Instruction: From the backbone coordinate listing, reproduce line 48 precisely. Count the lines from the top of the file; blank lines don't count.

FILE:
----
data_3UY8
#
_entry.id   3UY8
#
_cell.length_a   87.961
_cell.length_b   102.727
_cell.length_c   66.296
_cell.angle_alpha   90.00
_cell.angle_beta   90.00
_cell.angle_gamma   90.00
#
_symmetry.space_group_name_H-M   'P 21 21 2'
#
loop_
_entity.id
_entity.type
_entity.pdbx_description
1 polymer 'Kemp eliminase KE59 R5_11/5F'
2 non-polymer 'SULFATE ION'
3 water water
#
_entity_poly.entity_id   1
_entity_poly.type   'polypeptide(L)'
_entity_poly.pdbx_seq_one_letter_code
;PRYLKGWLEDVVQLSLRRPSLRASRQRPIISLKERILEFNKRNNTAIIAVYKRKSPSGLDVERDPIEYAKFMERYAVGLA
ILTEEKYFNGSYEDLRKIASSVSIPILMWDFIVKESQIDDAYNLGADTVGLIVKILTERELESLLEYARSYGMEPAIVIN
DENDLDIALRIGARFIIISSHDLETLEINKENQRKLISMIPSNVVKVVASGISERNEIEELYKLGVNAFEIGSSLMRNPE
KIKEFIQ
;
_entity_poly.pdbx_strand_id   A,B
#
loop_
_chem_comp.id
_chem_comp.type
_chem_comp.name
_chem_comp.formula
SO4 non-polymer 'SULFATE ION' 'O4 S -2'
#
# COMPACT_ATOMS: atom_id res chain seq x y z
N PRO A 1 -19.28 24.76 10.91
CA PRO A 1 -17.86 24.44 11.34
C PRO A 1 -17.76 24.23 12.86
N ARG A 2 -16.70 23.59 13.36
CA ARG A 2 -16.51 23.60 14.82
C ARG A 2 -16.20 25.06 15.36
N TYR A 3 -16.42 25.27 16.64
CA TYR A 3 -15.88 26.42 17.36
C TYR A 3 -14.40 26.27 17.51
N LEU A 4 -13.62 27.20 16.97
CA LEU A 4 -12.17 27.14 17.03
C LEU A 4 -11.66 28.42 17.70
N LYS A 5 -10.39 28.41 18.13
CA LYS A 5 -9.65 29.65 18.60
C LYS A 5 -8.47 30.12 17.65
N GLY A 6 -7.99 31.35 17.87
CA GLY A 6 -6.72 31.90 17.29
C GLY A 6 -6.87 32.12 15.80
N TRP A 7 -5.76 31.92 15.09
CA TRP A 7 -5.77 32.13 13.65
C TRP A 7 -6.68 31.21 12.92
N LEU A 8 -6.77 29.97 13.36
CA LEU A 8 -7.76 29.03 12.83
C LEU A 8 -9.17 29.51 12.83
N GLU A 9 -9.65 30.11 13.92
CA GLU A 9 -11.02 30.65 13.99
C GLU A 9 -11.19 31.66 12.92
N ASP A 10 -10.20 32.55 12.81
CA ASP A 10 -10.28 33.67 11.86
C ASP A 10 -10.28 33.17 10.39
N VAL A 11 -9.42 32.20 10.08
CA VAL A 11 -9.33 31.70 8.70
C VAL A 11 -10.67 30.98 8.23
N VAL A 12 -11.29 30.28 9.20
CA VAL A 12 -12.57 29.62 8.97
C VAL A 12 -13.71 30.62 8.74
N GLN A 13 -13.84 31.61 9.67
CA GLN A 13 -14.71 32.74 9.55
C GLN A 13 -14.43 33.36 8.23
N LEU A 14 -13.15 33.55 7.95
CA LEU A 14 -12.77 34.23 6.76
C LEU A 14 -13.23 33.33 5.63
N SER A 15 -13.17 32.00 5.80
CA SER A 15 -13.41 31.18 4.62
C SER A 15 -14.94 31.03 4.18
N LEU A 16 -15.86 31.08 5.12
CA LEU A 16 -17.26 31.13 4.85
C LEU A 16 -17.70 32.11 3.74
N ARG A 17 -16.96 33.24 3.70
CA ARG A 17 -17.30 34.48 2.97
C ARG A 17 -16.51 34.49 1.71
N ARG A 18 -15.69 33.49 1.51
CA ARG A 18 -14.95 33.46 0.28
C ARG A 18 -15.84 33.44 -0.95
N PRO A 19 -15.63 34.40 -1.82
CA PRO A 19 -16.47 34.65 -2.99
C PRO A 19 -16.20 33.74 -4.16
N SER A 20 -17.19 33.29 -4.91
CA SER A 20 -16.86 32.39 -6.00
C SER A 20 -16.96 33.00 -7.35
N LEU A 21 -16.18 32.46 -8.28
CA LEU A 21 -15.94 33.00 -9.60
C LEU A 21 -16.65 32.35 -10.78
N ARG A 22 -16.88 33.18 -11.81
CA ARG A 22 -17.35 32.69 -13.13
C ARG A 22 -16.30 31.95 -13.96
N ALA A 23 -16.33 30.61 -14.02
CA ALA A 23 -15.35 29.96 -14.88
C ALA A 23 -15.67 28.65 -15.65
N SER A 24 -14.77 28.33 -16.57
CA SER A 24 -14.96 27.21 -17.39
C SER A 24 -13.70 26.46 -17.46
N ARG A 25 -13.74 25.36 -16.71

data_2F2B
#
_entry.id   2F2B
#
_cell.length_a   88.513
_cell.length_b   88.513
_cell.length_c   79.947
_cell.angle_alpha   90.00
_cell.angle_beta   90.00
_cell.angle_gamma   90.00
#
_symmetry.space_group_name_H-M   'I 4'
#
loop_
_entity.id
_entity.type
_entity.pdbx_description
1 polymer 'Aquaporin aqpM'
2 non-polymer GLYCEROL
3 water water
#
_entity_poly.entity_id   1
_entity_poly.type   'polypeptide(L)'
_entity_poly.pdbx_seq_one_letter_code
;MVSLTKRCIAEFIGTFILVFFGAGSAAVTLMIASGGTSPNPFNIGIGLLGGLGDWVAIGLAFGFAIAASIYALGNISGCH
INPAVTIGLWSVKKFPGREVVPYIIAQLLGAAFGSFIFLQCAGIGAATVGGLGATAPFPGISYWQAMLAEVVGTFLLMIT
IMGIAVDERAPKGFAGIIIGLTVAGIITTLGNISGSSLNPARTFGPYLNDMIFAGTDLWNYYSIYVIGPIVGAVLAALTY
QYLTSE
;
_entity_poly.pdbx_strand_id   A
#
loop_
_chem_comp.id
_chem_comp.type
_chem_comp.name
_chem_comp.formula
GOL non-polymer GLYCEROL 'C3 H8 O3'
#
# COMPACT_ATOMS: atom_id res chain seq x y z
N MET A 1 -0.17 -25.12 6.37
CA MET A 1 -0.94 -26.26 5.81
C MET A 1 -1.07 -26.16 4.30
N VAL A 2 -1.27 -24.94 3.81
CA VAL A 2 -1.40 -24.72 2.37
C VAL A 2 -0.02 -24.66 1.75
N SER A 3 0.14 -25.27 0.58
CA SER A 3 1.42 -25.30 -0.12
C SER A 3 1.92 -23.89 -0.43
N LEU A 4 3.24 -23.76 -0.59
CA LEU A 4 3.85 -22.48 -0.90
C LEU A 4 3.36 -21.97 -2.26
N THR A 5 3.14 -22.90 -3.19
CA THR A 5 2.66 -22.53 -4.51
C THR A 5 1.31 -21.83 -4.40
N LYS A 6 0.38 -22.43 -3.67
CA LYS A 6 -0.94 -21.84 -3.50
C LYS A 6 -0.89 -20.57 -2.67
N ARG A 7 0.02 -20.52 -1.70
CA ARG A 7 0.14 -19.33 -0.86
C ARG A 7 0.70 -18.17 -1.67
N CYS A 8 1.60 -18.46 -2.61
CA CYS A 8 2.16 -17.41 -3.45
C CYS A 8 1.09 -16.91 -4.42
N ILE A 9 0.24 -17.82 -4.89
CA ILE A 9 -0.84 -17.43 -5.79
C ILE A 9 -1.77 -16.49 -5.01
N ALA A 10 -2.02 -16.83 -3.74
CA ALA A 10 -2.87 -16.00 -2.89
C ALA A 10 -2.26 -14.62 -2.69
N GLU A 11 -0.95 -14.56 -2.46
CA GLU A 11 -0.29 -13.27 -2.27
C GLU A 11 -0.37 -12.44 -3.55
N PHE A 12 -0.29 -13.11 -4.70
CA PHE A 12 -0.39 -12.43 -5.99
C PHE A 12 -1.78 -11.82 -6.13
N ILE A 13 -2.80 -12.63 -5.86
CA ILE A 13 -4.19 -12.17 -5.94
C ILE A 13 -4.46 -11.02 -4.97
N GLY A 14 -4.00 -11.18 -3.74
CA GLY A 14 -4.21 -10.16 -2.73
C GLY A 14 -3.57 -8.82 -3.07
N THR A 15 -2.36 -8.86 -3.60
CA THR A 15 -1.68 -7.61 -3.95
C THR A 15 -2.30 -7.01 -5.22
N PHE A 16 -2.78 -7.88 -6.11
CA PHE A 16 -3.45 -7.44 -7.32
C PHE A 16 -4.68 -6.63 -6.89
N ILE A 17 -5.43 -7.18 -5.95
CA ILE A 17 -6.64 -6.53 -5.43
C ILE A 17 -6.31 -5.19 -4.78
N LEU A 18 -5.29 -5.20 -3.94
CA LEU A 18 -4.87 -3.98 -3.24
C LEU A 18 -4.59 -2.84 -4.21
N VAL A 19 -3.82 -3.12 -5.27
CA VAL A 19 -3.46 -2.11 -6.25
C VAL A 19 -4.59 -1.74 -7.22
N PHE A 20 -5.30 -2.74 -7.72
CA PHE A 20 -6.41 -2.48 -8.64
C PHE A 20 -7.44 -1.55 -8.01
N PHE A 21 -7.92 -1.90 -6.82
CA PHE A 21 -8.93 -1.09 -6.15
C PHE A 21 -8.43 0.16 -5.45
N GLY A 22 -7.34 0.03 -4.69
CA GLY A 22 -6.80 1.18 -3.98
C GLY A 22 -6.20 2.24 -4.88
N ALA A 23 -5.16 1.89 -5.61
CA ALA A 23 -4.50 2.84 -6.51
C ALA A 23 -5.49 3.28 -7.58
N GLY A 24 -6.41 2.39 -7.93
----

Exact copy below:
C TYR A 3 -14.40 26.27 17.51